By the time your web site launches you might finally be ready to let your visitors (collectively) start thinking about the site more than you have been. That's why a good web site starts with good planning. While it's tempting to start designing and coding right away, the more complex your project, the more you'll benefit from written documentation that helps you set a course for the work ahead of you. Planning can take various forms: the functional specification demands answers to questions such as who will use the site and what they will do. A flowchart helps smooth out an online transaction or process. Setting up and following specific coding standards for seemingly minor site detailspage titles, file and directory names, and variablesprovides a consistent experience on your web site. All together, these practices ensure that the web site you launch will be useful and enjoyable for the people who visit.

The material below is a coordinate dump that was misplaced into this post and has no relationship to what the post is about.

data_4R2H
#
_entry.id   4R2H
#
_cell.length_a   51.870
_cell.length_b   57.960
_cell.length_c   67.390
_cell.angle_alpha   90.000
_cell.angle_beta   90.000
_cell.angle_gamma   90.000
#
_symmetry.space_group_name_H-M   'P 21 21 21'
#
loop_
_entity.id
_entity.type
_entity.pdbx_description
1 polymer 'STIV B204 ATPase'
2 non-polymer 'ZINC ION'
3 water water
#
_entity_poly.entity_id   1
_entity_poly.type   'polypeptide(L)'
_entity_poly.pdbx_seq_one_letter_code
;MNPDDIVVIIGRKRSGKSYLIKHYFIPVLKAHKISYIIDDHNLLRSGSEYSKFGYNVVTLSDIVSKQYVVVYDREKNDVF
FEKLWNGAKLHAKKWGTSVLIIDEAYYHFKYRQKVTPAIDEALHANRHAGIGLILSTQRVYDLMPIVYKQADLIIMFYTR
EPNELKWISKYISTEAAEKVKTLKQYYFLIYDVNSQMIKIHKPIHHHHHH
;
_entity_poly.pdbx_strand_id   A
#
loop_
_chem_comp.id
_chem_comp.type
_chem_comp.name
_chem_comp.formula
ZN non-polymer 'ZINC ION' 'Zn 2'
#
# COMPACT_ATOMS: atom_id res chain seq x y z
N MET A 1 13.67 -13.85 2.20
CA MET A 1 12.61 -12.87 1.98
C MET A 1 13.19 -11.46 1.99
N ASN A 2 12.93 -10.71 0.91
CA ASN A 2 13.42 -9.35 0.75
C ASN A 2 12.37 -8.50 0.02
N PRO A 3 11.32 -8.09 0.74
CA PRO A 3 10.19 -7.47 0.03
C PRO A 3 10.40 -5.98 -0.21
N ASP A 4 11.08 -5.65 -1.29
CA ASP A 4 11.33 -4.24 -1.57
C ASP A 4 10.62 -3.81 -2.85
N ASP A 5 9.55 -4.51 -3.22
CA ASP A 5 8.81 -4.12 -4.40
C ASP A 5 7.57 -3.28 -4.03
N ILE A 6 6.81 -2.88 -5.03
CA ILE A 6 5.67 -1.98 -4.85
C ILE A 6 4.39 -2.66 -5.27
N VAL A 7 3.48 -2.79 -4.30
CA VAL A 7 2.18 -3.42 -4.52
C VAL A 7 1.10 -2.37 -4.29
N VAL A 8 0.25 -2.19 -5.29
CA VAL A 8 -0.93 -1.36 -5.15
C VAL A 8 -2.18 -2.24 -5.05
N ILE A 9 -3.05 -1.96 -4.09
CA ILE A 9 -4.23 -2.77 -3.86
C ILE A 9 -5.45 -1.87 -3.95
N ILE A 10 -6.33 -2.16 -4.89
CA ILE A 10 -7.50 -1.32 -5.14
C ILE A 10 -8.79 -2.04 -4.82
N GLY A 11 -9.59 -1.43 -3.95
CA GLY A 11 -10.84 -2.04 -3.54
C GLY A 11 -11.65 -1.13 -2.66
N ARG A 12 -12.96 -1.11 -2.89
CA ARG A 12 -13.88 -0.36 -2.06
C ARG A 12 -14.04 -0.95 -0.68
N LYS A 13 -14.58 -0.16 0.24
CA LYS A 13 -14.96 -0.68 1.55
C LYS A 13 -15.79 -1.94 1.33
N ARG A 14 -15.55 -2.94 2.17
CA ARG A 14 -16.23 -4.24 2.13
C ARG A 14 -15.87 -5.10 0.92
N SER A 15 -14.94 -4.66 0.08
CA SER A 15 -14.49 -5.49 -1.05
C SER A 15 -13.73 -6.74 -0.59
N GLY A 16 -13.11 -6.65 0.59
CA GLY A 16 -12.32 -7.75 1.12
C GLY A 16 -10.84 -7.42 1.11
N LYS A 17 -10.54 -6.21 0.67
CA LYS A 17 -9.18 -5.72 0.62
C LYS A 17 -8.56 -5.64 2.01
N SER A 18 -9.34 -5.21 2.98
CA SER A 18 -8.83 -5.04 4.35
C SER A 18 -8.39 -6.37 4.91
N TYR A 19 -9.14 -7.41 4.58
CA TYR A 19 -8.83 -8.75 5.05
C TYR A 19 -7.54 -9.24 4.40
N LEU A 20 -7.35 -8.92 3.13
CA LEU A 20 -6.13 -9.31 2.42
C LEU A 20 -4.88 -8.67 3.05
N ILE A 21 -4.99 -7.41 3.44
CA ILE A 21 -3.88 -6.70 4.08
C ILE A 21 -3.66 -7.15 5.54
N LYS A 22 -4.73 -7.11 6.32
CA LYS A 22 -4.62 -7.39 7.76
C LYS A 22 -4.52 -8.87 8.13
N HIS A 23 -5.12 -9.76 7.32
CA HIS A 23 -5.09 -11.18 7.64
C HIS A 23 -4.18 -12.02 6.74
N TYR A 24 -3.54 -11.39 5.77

Before we begin, a warning to readers: this chapter is heavy on explanations and light on code. Although you might prefer to skip to a more code-oriented chapter, I urge you to study the Recipes in this chapter to understand why this early stage is critical. Good web site builders (many of whom learned the hard way) know that it's a waste of everyone's time and money to spend days writing great code, only to find out that it does all the wrong things.